George Webster is a 20-year-old TV presenter, actor and dancer from Leeds. In September 2021 it was announced that he would become the first CBeebies presenter with Down’s syndrome.
Our writer, Emma Purcell, got the opportunity to interview George Webster about living with Down’s syndrome, becoming a CBeebies presenter and his career in acting and as a dancer.
George Webster living with Down’s syndrome
What was it like growing up with Down’s syndrome?
I didn’t feel different when I was growing up as I was included in everything, including the extra-curricular activities at school. My family always treated me the same as my sister too.
I went to the two local mainstream primary and high schools and had amazing support in both. Everyone worked to support me, including the staff in the classes to help me to be the best that I can. Local charities helped too, so I had a good team.
Throughout I needed other help like speech therapy, travel training and occupational therapy, which my doctor helped with.
Overall, growing up with Down’s syndrome has been fun as I’ve had a brilliant life and been taking part in so many amazing opportunities such as being in theatre shows and dancing with my friends. It’s been amazing and am now loving my life.
What challenges do you face living with Down’s syndrome?
There’s a lot of prejudice and old-fashioned thinking about disability, especially Down’s syndrome, in the media. This needs to be put to a stop as I have seen a lot of this whilst I was growing up.
I think people without a disability can overcome this by talking to people like us, to get to know them better and that can help you to understand what Down’s syndrome is.
Obviously, I have some particular issues – I need to improve on my speech all of the time as it can go very speedy. I’ve also had support from occupational therapy and physio as I can find some things tricky and have an element of hyper mobility that makes me very bendy, which is good for dance moves.
Ultimately, the big challenge that I face is independence. Even though I’m already quite independent, there are some areas that I would love to improve on such as how to live on my own and travelling to places.
George Webster becoming a CBeebies presenter
What inspired you to audition for the role as a CBeebies presenter and have you considered TV presenting before?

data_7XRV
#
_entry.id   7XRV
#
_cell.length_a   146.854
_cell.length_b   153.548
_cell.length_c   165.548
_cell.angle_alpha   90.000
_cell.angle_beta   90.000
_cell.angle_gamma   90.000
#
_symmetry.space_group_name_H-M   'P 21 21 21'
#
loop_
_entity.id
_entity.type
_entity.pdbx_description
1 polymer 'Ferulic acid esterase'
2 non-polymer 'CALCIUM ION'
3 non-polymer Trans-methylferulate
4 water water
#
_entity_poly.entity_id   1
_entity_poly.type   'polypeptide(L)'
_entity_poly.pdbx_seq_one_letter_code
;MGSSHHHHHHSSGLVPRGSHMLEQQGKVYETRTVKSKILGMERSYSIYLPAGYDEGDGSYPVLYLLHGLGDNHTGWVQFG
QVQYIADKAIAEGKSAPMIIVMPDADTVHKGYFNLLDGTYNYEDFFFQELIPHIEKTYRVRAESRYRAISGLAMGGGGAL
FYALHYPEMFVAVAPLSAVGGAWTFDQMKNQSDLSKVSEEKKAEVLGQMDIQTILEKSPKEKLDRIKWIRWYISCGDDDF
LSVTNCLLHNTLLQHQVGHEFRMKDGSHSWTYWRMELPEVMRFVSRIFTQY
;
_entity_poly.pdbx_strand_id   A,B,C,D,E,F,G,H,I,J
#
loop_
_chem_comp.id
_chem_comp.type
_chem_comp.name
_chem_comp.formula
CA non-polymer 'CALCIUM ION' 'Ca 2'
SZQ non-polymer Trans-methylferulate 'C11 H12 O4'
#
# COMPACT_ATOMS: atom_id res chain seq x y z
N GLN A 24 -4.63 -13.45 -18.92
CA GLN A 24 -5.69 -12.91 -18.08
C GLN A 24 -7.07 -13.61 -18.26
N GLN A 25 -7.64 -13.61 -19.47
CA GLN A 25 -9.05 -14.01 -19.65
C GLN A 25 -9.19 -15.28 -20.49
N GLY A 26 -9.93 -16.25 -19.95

I always wanted to be an actor since I was young and wanted to be on the TV screen and stage. I watched a lot of great things on the TV when I was young and loved things with good presenters like CBeebies, with Mr Tumble (aka Justin), the Slammer and Total Wipeout.
I got a chance to try out my presenting with Sky when I presented a parkrun documentary all about my experiences of parkrun.
Tim Langford – freelance director – was brilliant on this and really encouraged me. I then did some work with Mencap TV.
One thing led to another and I did a myth busting video for BBC Bitesize on the “5 myths of Down’s syndrome”, which went viral. The BBC then asked me if I wanted to audition for CBeebies, so I said, “yes please”.
I did a screentest audition with the wonderful Rebecca, which was super fun and it went really well. A month later I got a phone call with the producer telling me I got the job, and I was very ecstatic, and couldn’t wait to get started.
When do you start on CBeebies, how often will you be presenting on the channel and what are you looking forward to most?
My first filming day was in August with the dog Dodge, which was really fun, and Dodge is very funny. I then filmed again in early October where I did Super Splatterday links with Rebecca, which was amazing, and I got splattered. I also did more links with Gyasi who is brilliant too.
It started as a guest presenter and now I’m made a regular presenter and will be pre-recording the in-between links regularly. They should be on each week.
I’m most looking forward to connecting with the young audience – the feedback so far has blown me away. I am also looking forward to doing a lot more dancing and cooking links, to filming more funny sketches with my co-presenters and maybe working with Mr Tumble – it’s such fun.
Could you see yourself going up the presenting ladder with CBeebies then prime-time TV in the future?
I’m loving presenting in my CBeebies role but I would also love to be the first presenter with Down’s syndrome on prime-time TV – that would be cool too.
I would love to present Strictly Come Dancing or The Great British Bake Off.
George Webster in the performing arts
You are also an actor and a dancer. How did you first get into performing arts?